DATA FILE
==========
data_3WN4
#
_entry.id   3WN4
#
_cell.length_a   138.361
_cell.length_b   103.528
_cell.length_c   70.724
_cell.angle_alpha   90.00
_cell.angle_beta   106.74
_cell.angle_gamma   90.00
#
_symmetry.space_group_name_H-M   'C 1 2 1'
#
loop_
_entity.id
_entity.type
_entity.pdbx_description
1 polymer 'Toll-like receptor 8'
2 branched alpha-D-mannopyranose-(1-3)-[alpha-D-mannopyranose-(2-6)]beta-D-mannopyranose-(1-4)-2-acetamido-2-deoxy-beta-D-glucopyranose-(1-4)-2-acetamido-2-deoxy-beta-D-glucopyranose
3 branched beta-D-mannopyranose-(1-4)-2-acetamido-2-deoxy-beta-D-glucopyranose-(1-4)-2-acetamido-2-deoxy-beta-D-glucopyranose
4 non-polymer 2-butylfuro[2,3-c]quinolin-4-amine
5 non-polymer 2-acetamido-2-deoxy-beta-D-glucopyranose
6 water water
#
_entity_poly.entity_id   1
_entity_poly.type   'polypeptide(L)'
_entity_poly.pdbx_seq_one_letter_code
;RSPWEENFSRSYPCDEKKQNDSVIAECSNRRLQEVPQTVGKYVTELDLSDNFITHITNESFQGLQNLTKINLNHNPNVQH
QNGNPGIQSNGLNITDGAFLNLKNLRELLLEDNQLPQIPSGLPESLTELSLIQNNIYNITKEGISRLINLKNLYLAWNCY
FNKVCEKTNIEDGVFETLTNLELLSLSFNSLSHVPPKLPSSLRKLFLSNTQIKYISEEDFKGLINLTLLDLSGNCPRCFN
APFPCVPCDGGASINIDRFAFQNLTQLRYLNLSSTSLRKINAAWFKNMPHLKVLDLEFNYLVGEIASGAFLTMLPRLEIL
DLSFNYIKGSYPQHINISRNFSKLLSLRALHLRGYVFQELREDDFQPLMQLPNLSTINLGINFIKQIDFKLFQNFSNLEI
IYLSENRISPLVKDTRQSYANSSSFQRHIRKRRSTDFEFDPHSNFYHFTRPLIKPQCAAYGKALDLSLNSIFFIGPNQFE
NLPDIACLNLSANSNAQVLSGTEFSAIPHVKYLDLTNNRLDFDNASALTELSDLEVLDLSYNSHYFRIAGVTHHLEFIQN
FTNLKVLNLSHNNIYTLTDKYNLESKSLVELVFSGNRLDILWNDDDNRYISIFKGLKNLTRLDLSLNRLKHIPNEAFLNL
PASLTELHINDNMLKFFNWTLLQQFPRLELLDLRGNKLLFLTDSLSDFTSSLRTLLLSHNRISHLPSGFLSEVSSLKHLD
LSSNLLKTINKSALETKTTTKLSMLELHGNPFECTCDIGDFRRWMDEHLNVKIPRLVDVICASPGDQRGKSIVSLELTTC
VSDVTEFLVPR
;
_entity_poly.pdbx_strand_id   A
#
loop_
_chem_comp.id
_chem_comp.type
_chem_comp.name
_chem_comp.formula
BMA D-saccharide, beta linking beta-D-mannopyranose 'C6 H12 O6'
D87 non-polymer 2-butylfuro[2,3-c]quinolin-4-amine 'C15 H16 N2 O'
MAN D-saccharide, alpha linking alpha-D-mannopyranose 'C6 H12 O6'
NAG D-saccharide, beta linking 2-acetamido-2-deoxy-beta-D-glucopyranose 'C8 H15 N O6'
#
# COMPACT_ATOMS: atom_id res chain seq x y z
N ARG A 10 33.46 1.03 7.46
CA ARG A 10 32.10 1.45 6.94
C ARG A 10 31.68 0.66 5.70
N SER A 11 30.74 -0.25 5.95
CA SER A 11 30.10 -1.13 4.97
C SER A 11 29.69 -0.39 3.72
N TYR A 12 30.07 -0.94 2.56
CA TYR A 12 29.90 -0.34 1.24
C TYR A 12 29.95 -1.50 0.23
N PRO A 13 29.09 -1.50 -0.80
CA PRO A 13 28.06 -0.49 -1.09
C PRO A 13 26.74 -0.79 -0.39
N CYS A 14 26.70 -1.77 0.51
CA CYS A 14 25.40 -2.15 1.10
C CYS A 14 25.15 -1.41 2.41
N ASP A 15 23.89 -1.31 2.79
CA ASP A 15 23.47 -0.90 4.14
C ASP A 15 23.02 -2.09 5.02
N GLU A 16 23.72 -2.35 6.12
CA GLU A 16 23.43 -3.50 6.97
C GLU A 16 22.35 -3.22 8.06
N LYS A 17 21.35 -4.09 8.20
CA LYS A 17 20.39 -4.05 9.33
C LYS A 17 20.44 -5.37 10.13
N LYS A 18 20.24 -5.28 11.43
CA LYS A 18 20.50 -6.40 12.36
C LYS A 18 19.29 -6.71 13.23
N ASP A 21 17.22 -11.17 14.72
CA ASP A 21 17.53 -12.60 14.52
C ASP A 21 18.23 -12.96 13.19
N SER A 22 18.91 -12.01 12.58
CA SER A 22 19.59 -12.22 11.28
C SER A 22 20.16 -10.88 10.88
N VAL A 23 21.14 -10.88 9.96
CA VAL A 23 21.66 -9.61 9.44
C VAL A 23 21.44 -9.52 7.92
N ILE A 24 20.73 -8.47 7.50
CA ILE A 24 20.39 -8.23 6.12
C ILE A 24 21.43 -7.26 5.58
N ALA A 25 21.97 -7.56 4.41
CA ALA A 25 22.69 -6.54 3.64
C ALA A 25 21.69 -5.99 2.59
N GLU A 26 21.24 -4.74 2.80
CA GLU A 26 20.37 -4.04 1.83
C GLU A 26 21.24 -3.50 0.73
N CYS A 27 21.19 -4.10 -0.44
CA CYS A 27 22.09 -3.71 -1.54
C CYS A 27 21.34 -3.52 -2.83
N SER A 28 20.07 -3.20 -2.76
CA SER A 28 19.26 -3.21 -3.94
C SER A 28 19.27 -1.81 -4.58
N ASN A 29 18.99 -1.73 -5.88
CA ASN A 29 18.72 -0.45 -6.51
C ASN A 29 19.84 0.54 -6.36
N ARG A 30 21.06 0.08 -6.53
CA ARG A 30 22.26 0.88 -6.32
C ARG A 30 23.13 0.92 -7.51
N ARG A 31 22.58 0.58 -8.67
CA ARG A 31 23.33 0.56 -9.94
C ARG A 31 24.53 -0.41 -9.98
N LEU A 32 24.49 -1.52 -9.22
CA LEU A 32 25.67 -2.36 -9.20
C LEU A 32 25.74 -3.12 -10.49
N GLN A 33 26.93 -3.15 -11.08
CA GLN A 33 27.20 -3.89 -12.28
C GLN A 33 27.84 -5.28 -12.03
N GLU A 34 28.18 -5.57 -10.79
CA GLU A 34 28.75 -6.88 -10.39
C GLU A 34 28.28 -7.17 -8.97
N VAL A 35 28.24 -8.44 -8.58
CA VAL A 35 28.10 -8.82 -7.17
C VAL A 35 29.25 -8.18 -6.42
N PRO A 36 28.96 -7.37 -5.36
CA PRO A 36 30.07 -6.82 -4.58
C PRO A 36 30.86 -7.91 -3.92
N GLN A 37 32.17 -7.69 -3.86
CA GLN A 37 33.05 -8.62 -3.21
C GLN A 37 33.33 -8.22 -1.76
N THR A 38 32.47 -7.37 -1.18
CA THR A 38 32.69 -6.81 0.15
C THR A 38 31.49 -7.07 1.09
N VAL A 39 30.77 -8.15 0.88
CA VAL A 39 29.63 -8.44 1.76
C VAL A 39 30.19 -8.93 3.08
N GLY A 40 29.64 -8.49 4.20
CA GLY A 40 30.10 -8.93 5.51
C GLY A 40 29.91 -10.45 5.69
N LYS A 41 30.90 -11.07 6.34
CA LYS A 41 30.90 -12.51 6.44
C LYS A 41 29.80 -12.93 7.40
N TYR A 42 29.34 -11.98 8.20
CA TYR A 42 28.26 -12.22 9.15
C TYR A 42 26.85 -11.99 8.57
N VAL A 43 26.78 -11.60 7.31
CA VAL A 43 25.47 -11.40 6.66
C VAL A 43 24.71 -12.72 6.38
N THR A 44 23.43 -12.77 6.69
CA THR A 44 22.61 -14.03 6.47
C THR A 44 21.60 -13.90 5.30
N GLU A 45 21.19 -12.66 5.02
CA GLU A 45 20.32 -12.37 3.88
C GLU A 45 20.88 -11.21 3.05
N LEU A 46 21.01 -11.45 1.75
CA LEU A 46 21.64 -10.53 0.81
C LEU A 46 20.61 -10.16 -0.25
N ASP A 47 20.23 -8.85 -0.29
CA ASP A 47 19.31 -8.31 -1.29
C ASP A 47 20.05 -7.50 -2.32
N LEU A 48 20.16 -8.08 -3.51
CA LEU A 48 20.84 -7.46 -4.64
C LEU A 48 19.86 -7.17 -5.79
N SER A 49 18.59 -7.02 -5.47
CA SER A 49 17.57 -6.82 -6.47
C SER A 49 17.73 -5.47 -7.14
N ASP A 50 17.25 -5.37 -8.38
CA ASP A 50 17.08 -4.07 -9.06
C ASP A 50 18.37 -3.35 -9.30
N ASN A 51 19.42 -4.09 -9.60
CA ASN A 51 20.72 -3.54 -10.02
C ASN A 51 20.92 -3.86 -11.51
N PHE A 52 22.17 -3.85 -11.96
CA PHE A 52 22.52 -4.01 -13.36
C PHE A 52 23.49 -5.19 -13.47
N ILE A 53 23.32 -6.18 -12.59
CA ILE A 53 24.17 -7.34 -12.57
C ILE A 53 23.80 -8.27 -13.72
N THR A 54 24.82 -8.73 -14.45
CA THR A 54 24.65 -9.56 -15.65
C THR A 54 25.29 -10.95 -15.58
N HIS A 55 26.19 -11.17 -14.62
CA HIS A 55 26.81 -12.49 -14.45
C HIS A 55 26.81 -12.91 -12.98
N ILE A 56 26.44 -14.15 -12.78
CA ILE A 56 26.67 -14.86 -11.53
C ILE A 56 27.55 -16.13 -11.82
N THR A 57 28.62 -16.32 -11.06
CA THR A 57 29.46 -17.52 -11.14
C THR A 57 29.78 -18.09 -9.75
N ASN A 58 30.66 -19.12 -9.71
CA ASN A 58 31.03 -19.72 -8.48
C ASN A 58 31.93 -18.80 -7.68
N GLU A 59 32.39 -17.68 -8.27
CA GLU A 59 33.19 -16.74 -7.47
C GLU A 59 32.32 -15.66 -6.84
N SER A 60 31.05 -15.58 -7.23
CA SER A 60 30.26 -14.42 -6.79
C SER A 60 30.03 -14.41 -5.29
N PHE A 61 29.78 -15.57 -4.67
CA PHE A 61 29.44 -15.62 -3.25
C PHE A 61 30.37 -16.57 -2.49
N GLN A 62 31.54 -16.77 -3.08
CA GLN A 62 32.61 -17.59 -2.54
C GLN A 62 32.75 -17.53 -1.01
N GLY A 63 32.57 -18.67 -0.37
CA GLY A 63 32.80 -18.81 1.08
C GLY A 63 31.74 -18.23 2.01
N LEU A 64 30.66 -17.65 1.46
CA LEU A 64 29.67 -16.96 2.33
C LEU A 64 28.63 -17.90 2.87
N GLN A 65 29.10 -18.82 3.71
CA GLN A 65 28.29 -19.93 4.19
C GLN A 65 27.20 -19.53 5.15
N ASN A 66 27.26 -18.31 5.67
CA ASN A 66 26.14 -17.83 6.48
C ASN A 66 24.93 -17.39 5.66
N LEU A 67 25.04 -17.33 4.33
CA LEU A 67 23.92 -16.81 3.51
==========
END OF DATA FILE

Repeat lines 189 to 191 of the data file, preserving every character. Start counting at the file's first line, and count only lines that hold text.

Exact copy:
CA THR A 57 29.46 -17.52 -11.14
C THR A 57 29.78 -18.09 -9.75
N ASN A 58 30.66 -19.12 -9.71